Thursday, April 24, 2014

Sewing FO - sun hat

I present to you a 'vintage' baby sun-bonnet. It was mine as a baby, and I'm reasonably sure that my dolls wore it too. It's now coming in useful for my own Small Human in the glorious sunny weather we have had recently. 
But it's always useful to have more than one. I used the original bonnet as a template, & whipped up a second one in some leftover camouflage fabric. It just took an hour or two. Of course, I had to add just a little hint of girlie, with some pink gingham ribbon around the outside...
and some pink gingham lining on the inside. 
She even keeps it on sometimes, as she seems to realise the wide brim keeps the sun out of her eyes. 
The other half has been referring to this hat as 'Little Soldier on the Prairie' - seems accurate!
I intend to make another one or two in plainer fabrics, so that they will go with any outfit we might have on her. I've recently been watching 'The Great British Sewing Bee' so have found it strangely exciting and satisfying to whip up something useful & wearable in one evening.

Monday, April 21, 2014

Baby garments (or Lessons in Swatching part 2)


I spent most of the month of March knitting two cardigans for the small human. Being rather small, these garments should not have taken so long to knit, only I chose to ignore the swatching process. 

It seems that my tension, and therefore my stitch gauge has somehow changed all of a sudden. I was a slightly loose knitter & almost always got gauge using a needle one size smaller than recommend in the pattern.

Yarn: Rico Essentials Soft Merino Aran
Button: From my mother's button jar. 


This cardigan had about 3 false starts. 
It began as a more complicated pattern, but I was in the mood for a simpler piece of knitting. 
I first started to knit the pattern as written; then chose to re-knit several times to avoid staggered stitches at the neckline, and when I realised the garment would be too small. 
I checked my gauge somewhere along the knit & realised it was tighter than required by the pattern. I did like the resulting fabric though, and knit the 2-4 years size in that tighter gauge to suit my 12 month old. I'm happy with the resulting garment, and it's written up in adult sizes too! 


Pattern; Mini Manu from Kate Davies
Yarn: Debbie Bliss Baby Cashmerino.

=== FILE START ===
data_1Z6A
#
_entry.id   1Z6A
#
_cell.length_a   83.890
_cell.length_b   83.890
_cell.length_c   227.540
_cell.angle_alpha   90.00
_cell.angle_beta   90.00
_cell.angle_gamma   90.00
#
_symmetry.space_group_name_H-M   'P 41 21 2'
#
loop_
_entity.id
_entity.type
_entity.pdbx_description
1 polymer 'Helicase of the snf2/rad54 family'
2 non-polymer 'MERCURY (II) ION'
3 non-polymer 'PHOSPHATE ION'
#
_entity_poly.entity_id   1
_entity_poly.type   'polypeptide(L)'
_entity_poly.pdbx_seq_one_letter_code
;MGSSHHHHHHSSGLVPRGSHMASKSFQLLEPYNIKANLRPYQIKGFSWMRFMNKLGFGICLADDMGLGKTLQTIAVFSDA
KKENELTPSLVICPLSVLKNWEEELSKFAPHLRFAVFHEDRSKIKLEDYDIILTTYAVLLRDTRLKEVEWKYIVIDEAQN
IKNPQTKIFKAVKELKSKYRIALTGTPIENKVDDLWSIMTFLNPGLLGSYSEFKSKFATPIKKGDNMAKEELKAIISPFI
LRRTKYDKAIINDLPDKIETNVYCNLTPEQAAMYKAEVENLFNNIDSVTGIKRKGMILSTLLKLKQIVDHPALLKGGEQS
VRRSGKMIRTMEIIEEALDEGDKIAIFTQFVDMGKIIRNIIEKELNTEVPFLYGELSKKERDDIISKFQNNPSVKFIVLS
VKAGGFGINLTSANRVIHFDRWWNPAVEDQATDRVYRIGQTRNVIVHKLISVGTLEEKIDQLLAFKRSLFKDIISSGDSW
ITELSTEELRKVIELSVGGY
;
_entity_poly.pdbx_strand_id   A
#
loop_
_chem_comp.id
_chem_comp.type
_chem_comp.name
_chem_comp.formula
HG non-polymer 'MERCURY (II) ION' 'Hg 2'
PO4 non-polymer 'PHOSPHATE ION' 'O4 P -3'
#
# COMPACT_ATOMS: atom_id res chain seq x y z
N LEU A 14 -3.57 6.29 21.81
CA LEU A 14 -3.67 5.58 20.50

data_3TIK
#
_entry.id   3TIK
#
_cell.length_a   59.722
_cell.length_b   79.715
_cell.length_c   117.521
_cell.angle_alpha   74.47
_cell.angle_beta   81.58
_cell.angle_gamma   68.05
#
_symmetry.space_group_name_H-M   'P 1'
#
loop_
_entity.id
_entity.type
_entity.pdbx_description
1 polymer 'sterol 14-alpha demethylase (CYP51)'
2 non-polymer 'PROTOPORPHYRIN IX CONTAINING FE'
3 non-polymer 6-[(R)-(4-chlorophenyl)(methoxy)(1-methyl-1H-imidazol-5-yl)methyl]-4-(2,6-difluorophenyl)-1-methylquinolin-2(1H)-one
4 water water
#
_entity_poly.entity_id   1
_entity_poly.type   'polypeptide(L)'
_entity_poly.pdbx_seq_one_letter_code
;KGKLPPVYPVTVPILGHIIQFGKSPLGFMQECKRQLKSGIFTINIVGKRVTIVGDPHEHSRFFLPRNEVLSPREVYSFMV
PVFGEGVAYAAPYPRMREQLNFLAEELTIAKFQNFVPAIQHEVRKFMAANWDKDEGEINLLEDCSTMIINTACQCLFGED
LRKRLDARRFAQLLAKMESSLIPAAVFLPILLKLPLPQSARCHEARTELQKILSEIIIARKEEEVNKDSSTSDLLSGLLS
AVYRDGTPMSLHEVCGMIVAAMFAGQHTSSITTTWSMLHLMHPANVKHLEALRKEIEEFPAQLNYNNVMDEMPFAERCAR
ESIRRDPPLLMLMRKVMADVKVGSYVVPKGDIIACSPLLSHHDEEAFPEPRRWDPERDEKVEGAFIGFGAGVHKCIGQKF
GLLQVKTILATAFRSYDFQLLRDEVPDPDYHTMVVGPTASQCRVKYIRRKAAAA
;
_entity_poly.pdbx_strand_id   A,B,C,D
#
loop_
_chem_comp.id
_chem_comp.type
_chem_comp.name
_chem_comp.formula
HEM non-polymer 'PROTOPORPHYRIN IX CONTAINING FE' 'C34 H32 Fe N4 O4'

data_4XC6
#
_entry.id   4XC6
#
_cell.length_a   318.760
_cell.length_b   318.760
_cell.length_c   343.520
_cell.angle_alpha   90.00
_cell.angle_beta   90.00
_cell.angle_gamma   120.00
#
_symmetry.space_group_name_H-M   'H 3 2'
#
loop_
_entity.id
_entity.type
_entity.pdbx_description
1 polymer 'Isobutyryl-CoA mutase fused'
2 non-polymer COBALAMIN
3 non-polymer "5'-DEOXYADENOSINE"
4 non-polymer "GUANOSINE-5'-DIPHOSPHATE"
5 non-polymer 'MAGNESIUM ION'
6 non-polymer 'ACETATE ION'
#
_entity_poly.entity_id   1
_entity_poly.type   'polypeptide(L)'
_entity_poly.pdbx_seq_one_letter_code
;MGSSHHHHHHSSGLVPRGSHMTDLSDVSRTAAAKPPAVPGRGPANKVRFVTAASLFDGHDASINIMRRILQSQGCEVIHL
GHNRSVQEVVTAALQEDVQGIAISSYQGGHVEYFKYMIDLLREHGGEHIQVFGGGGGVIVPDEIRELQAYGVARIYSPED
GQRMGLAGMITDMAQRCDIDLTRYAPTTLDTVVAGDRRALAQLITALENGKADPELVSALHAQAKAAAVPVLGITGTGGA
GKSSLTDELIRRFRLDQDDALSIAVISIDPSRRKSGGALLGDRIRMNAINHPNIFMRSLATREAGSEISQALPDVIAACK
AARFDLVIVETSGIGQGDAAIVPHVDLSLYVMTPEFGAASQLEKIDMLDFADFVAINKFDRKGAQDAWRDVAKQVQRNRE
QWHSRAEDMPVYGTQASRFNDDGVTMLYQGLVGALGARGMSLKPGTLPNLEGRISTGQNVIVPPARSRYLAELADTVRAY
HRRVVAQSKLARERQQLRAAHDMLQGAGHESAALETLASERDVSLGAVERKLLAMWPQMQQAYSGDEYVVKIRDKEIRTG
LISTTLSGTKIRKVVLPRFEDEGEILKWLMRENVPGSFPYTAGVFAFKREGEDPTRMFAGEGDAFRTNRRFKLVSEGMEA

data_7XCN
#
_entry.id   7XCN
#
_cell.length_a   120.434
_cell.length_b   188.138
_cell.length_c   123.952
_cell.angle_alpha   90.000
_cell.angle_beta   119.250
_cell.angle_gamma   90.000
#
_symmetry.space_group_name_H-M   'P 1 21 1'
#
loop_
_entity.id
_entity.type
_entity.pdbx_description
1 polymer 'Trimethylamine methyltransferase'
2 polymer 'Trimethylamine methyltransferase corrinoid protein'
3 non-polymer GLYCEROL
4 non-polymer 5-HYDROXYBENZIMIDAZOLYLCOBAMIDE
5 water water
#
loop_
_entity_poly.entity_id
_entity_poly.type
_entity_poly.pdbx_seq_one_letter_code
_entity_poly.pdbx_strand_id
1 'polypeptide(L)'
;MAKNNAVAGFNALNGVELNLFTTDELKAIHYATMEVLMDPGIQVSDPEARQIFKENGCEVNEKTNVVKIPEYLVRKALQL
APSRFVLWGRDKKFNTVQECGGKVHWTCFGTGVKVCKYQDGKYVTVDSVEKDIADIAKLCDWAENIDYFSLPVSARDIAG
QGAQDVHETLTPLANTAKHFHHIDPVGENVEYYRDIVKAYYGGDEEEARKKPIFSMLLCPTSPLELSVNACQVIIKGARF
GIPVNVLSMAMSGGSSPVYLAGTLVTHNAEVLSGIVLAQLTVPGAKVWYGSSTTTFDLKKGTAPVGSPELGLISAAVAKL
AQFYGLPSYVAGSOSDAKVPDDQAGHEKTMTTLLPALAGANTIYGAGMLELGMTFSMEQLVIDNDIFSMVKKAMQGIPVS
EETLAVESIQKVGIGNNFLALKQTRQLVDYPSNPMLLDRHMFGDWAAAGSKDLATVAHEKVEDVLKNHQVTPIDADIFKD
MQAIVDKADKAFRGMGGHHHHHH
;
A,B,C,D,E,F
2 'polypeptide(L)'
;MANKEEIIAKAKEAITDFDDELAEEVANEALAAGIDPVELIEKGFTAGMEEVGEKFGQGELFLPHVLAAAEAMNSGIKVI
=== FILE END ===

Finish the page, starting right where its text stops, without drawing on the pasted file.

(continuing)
Buttons: from Hickey's 


It appears that I am a slow learner. 
After finishing the Harvest cardigan, I cast on for a Mini-Manu. I knit the body up to the underarms. I knit the sleeves. I joined the sleeves to the body & knit a few more rows. All this time I was ignoring the niggling voice in my head, saying that the cardigan looked a little small. After about a week or so of churning out the knitting, I finally took out a tape measure. I measured the small human's chest & told myself that once the i-cord edging was added that the cardigan should fit her. And I continued to knit. 

I then measured a dress I would like this cardigan to fit over, and finally, I measured out ten centimetres of knitting & checked my stitch gauge. Whoops! Too small.

I started again, using a larger needle, & treating one sleeve as a swatch. This time I got gauge. I also chose to knit a bigger size, as these small humans have a habit of growing.
The cardigan fits, with a little room for growing. 
I omitted the crumbcatchers pockets, and omitted the gathered effect of the sleeves by casting on the number of stitches required after increases listed in the pattern. I've been turning up the sleeves of most of her cardigans until she grows into them, particularly at mealtimes.

I haven't since checked my gauge against my previous standard. Most knitting these moments happens when I am on standby, waiting for the small human to wake from her naps, so perhaps I'm not quite as relaxed about it. 

I also wonder if we'll be sending her to gymnastics when she's a little older, as she seems to have perfected the splits. 

Friday, April 11, 2014

Lessons in Swatching

I realise that I have written very little about knitting lately. This is largely due to the fact that most of my knitting time has been spent working up swatches, experimenting with colour & pattern.


Now that I've settled on colour it's time to do some calculations, only I forgot to write down which sized needle I used.... Oops.

The lesson here is to always write things down because;
1. I will not remember the needle size and
2. I will probably put the needle back in the needle case before I get around to measuring it.